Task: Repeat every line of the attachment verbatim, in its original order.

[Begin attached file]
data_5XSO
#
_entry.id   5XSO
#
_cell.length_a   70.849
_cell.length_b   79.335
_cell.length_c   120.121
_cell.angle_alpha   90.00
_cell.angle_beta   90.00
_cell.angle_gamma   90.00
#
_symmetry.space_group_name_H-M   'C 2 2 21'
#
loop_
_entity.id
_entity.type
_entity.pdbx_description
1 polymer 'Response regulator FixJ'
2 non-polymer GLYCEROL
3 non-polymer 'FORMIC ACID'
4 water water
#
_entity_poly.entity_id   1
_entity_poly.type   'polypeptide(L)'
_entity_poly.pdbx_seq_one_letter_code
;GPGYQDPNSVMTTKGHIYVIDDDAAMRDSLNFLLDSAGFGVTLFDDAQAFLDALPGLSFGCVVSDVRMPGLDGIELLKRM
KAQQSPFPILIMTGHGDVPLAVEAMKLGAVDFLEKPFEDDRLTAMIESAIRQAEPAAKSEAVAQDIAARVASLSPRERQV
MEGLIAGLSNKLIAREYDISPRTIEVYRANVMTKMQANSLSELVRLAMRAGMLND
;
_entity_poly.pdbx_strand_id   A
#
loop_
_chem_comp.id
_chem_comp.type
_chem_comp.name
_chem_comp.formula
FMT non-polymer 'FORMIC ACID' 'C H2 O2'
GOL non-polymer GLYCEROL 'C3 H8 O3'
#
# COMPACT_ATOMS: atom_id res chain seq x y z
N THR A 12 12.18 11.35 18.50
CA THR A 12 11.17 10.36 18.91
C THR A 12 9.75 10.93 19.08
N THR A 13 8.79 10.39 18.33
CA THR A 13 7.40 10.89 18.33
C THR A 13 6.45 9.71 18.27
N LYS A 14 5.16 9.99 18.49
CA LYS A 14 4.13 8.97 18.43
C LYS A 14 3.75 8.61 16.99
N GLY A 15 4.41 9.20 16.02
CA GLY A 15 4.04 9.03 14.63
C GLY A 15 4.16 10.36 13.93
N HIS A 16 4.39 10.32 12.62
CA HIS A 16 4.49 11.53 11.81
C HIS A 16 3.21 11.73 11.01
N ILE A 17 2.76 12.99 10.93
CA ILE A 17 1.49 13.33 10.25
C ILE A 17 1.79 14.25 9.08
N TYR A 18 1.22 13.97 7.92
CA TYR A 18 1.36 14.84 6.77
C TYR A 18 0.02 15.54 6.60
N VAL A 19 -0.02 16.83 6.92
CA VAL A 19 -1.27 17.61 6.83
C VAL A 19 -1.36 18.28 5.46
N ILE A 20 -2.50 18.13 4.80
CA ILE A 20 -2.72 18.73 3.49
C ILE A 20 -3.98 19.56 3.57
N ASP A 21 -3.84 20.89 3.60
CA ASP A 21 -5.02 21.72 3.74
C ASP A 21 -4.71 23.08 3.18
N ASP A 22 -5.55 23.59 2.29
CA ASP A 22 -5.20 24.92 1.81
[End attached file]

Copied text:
data_5XSO
#
_entry.id   5XSO
#
_cell.length_a   70.849
_cell.length_b   79.335
_cell.length_c   120.121
_cell.angle_alpha   90.00
_cell.angle_beta   90.00
_cell.angle_gamma   90.00
#
_symmetry.space_group_name_H-M   'C 2 2 21'
#
loop_
_entity.id
_entity.type
_entity.pdbx_description
1 polymer 'Response regulator FixJ'
2 non-polymer GLYCEROL
3 non-polymer 'FORMIC ACID'
4 water water
#
_entity_poly.entity_id   1
_entity_poly.type   'polypeptide(L)'
_entity_poly.pdbx_seq_one_letter_code
;GPGYQDPNSVMTTKGHIYVIDDDAAMRDSLNFLLDSAGFGVTLFDDAQAFLDALPGLSFGCVVSDVRMPGLDGIELLKRM
KAQQSPFPILIMTGHGDVPLAVEAMKLGAVDFLEKPFEDDRLTAMIESAIRQAEPAAKSEAVAQDIAARVASLSPRERQV
MEGLIAGLSNKLIAREYDISPRTIEVYRANVMTKMQANSLSELVRLAMRAGMLND
;
_entity_poly.pdbx_strand_id   A
#
loop_
_chem_comp.id
_chem_comp.type
_chem_comp.name
_chem_comp.formula
FMT non-polymer 'FORMIC ACID' 'C H2 O2'
GOL non-polymer GLYCEROL 'C3 H8 O3'
#
# COMPACT_ATOMS: atom_id res chain seq x y z
N THR A 12 12.18 11.35 18.50
CA THR A 12 11.17 10.36 18.91
C THR A 12 9.75 10.93 19.08
N THR A 13 8.79 10.39 18.33
CA THR A 13 7.40 10.89 18.33
C THR A 13 6.45 9.71 18.27
N LYS A 14 5.16 9.99 18.49
CA LYS A 14 4.13 8.97 18.43
C LYS A 14 3.75 8.61 16.99
N GLY A 15 4.41 9.20 16.02
CA GLY A 15 4.04 9.03 14.63
C GLY A 15 4.16 10.36 13.93
N HIS A 16 4.39 10.32 12.62
CA HIS A 16 4.49 11.53 11.81
C HIS A 16 3.21 11.73 11.01
N ILE A 17 2.76 12.99 10.93
CA ILE A 17 1.49 13.33 10.25
C ILE A 17 1.79 14.25 9.08
N TYR A 18 1.22 13.97 7.92
CA TYR A 18 1.36 14.84 6.77
C TYR A 18 0.02 15.54 6.60
N VAL A 19 -0.02 16.83 6.92
CA VAL A 19 -1.27 17.61 6.83
C VAL A 19 -1.36 18.28 5.46
N ILE A 20 -2.50 18.13 4.80
CA ILE A 20 -2.72 18.73 3.49
C ILE A 20 -3.98 19.56 3.57
N ASP A 21 -3.84 20.89 3.60
CA ASP A 21 -5.02 21.72 3.74
C ASP A 21 -4.71 23.08 3.18
N ASP A 22 -5.55 23.59 2.29
CA ASP A 22 -5.20 24.92 1.81